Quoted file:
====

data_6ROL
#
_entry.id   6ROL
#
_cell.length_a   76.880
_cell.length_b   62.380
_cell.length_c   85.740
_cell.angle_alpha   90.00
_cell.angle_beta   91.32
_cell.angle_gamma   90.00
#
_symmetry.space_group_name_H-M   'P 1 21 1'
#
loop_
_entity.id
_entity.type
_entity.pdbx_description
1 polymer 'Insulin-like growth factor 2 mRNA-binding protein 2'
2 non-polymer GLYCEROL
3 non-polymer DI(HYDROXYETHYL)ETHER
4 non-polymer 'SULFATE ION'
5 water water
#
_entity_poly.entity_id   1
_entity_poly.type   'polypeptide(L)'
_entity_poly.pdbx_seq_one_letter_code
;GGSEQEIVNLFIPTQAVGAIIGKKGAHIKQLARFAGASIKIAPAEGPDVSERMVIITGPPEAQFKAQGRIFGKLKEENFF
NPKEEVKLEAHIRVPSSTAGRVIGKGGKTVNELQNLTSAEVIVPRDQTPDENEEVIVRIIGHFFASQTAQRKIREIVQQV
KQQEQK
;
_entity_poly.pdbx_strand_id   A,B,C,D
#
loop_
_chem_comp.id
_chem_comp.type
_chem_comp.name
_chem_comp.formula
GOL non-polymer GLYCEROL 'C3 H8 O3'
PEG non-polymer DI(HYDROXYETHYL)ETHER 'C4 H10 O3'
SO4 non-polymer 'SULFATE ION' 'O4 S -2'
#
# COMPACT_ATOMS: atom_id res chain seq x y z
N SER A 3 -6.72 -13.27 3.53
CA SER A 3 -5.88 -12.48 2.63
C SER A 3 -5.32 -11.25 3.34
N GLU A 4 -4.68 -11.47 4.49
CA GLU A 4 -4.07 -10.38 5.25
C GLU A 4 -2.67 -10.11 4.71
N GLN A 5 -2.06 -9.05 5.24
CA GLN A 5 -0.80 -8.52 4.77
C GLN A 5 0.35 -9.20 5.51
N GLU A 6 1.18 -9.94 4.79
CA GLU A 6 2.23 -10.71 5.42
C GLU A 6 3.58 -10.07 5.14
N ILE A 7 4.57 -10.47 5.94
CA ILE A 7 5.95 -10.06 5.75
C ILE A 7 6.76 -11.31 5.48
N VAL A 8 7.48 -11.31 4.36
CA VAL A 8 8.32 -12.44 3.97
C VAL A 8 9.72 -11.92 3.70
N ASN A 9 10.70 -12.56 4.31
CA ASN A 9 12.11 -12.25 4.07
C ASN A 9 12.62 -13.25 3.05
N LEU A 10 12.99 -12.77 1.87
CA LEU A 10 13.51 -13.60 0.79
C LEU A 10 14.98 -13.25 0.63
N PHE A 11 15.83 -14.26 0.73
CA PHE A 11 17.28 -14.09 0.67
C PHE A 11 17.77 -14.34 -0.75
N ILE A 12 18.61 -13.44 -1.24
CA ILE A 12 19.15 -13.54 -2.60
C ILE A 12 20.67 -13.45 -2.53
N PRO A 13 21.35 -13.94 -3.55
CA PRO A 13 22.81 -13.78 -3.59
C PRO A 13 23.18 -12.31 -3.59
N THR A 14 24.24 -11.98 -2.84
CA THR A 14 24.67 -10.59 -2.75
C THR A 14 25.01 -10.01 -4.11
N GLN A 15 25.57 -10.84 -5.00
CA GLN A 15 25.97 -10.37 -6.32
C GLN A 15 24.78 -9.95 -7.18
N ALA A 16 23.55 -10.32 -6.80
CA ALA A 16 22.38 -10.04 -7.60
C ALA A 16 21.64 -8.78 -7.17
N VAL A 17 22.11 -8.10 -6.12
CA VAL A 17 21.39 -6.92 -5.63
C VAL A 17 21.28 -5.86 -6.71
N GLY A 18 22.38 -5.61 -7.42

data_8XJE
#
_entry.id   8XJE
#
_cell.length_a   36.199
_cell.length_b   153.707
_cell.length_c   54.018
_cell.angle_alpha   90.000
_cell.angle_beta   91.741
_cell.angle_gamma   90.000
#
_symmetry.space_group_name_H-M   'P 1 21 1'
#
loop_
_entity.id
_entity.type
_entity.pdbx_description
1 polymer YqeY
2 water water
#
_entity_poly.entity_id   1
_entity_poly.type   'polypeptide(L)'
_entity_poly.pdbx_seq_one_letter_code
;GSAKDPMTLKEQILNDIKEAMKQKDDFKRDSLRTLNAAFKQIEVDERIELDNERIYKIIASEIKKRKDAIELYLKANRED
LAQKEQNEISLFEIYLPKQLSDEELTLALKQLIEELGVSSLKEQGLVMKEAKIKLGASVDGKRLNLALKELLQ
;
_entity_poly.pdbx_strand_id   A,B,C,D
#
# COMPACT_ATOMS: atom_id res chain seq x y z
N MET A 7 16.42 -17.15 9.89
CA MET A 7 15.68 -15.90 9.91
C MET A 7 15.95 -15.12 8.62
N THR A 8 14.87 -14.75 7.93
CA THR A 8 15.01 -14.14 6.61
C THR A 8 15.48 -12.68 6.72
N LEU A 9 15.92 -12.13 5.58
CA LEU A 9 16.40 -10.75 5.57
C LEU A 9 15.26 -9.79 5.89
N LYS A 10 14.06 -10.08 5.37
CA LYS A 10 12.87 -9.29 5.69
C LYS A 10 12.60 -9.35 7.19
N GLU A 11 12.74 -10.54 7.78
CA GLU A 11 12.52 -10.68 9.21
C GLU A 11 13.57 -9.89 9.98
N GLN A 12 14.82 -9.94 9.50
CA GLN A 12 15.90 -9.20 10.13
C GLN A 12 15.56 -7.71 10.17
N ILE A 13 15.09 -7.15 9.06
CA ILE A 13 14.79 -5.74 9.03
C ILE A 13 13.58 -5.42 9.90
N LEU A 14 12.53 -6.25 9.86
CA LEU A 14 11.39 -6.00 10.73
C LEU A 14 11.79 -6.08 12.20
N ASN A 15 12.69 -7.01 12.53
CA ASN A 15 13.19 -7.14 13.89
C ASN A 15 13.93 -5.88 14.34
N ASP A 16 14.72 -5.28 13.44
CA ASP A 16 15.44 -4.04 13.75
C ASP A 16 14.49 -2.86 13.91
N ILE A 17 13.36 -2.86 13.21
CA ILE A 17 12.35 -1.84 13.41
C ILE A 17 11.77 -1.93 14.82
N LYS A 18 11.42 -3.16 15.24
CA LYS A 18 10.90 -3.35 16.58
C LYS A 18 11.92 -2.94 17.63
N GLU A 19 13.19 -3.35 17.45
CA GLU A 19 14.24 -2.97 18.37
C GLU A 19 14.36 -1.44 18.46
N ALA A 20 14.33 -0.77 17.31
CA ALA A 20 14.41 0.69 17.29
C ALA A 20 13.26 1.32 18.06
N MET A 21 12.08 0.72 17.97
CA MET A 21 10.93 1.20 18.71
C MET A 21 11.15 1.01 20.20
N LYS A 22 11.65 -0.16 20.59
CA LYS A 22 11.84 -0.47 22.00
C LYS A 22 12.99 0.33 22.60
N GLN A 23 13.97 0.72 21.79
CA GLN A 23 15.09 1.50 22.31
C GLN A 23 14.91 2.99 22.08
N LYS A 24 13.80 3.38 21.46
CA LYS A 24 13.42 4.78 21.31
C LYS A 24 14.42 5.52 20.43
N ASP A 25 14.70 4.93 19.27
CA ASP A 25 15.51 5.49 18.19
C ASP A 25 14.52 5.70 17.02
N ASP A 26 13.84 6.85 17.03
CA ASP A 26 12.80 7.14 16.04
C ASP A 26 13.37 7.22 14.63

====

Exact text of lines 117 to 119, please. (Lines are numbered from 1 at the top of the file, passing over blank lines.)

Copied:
# COMPACT_ATOMS: atom_id res chain seq x y z
N MET A 7 16.42 -17.15 9.89
CA MET A 7 15.68 -15.90 9.91